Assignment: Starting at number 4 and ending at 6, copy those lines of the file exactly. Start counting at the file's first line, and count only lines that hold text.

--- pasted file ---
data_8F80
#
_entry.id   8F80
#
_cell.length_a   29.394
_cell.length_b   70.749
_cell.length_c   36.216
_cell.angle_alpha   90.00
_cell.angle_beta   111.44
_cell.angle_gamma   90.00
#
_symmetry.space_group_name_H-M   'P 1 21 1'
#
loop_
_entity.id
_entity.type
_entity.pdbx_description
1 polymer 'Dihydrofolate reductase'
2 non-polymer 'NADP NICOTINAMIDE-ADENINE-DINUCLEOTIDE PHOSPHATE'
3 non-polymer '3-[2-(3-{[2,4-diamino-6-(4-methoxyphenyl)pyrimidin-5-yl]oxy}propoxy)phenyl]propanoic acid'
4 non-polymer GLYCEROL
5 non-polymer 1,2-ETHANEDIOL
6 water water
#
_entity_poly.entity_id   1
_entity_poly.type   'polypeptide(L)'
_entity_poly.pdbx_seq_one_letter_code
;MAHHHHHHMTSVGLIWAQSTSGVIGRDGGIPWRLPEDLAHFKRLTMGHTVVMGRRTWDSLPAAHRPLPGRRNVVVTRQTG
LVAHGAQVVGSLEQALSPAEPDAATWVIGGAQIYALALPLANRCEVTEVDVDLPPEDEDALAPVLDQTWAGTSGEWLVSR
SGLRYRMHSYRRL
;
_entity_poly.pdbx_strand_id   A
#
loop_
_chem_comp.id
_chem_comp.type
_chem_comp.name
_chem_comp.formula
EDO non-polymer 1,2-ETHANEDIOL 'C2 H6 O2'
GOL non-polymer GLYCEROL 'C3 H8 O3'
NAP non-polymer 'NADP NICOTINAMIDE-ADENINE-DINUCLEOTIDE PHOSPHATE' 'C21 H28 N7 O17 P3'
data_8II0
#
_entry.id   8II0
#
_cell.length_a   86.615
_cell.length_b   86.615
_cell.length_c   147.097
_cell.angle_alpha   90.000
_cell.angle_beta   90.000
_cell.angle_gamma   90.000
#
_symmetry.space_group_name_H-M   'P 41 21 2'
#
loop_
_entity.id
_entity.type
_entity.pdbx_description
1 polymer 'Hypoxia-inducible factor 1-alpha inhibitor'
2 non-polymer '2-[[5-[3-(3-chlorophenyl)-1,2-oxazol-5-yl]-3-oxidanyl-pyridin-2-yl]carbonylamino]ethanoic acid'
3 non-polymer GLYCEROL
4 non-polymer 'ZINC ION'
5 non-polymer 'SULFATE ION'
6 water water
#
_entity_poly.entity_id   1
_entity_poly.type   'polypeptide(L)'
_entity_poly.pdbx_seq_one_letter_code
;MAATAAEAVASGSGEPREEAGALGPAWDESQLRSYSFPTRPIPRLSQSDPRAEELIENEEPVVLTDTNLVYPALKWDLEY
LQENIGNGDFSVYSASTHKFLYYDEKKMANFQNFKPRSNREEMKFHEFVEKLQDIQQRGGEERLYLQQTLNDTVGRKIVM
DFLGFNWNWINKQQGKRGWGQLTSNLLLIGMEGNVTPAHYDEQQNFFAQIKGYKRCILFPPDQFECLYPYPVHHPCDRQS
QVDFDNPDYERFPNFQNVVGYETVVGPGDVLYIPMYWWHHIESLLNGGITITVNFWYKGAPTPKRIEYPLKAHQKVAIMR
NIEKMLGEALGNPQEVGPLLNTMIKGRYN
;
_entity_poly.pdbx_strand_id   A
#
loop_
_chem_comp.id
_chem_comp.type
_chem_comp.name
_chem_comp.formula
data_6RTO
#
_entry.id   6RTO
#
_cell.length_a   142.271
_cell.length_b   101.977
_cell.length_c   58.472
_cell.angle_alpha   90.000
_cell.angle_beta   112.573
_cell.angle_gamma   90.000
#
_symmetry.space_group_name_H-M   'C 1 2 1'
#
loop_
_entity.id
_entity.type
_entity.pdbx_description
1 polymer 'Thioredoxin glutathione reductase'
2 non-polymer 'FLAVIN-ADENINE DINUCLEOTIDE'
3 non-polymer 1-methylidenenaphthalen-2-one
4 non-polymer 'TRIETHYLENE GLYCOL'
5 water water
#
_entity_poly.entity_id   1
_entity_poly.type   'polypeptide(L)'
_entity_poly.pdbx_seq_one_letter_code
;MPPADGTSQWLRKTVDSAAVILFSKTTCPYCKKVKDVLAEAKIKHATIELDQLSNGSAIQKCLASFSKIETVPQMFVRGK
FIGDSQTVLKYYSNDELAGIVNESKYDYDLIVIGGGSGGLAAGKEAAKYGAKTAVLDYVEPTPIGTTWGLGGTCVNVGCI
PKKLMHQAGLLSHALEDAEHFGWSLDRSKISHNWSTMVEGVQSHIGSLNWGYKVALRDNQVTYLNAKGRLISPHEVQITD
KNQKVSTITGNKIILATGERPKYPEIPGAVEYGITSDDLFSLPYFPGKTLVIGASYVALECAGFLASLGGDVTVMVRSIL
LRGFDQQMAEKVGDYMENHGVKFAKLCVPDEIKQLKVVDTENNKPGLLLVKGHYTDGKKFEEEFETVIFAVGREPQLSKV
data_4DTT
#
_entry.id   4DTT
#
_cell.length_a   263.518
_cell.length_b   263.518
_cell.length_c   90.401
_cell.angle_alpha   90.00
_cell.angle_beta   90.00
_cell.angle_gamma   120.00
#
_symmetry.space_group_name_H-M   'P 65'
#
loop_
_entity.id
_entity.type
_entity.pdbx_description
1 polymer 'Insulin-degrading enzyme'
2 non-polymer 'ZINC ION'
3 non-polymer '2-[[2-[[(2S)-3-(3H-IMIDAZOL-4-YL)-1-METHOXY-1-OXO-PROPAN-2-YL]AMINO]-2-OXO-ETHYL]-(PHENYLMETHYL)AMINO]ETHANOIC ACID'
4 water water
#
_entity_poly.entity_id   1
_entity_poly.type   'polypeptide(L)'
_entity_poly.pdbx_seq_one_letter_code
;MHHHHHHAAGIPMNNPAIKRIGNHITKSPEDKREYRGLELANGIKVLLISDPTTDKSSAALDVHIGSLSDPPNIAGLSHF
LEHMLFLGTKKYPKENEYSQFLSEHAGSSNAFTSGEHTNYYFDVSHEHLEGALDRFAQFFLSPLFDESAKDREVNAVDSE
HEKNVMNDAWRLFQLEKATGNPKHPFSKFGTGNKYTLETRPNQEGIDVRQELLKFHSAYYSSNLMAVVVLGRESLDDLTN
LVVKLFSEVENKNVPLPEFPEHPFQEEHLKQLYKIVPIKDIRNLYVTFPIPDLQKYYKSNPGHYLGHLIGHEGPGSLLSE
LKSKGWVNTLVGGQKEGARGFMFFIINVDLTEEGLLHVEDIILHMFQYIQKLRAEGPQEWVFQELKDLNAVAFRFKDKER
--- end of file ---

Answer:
#
_cell.length_a   29.394
_cell.length_b   70.749